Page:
Loop fission and fusion

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In computer science, loop fission (or loop distribution) is a compiler optimization in which a loop is broken into multiple loops over the same index range with each taking only a part of the original loop's body.[1][2] The goal is to break down a large loop body into smaller ones to achieve better utilization of locality of reference. This optimization is most efficient in multi-core processors that can split a task into multiple tasks for each processor.

Conversely, loop fusion (or loop jamming) is a compiler optimization and loop transformation which replaces multiple loops with a single one.[3][2] It is possible when two loops iterate over the same range and do not reference each other's data. Loop fusion does not always improve run-time speed. On some architectures, two loops may actually perform better than one loop because, for example, there is increased data locality within each loop.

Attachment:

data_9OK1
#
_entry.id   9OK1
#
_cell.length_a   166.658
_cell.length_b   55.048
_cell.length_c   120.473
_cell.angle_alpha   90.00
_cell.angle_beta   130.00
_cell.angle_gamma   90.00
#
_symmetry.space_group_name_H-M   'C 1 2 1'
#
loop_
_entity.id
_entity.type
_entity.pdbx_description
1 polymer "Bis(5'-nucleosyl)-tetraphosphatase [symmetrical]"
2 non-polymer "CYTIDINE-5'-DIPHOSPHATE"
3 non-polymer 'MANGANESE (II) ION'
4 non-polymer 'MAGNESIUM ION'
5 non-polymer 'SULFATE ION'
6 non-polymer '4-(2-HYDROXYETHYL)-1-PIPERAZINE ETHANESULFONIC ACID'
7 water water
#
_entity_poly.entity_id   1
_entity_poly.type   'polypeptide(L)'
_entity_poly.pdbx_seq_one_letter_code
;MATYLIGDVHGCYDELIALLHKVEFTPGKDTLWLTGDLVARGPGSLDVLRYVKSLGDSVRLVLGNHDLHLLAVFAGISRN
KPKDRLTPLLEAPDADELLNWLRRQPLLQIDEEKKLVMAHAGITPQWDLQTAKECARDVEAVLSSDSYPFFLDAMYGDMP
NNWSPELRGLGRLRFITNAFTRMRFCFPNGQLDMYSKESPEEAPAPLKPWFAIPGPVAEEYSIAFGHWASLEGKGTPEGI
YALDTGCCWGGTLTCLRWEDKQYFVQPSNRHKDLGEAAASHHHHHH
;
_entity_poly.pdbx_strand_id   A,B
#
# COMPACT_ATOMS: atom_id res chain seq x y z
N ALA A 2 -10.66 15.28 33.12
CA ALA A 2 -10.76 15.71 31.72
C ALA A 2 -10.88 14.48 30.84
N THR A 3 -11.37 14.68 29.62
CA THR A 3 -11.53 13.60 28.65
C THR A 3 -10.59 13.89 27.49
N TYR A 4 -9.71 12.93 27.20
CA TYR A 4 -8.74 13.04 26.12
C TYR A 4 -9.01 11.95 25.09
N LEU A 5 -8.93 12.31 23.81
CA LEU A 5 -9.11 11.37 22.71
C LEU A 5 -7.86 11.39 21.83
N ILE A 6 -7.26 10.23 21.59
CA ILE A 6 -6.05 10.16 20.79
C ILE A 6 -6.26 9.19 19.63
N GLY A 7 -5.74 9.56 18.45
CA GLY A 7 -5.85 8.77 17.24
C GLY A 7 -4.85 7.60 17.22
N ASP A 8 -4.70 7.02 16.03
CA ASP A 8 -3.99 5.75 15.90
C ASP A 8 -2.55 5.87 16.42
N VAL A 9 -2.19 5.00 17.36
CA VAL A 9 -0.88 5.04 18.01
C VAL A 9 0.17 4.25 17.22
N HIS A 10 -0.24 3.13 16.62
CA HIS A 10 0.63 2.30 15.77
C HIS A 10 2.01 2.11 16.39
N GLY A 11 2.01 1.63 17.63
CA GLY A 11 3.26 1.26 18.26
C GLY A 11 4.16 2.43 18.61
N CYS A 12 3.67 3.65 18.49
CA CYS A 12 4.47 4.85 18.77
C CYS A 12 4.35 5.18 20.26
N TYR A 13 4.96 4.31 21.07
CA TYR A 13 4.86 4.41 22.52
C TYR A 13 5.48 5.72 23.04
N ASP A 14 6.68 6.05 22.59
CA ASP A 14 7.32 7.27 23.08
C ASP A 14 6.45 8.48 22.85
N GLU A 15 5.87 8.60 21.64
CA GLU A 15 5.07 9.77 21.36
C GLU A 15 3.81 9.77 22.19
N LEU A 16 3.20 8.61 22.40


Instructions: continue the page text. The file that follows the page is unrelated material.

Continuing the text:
FusionEdit

Example in CEdit

  int i, a[100], b[100];
  for (i = 0; i < 100; i++)
    a[i] = 1;                     
  for (i = 0; i < 100; i++)
    b[i] = 2;

is equivalent to:

  int i, a[100], b[100];
  for (i = 0; i < 100; i++)
  {
    a[i] = 1; 
    b[i] = 2;
  }

See alsoEdit

ReferencesEdit

  1. ^ Y.N. Srikant; Priti Shankar (3 October 2018). The Compiler Design Handbook: Optimizations and Machine Code Generation, Second Edition. CRC Press. ISBN 978-1-4200-4383-9.
  2. ^ a b Kennedy, Ken & Allen, Randy. (2001). Optimizing Compilers for Modern Architectures: A Dependence-based Approach. Morgan Kaufmann. ISBN 1-55860-286-0.
  3. ^ Steven Muchnick; Muchnick and Associates (15 August 1997). Advanced Compiler Design Implementation. Morgan Kaufmann. ISBN 978-1-55860-320-2. loop fusion.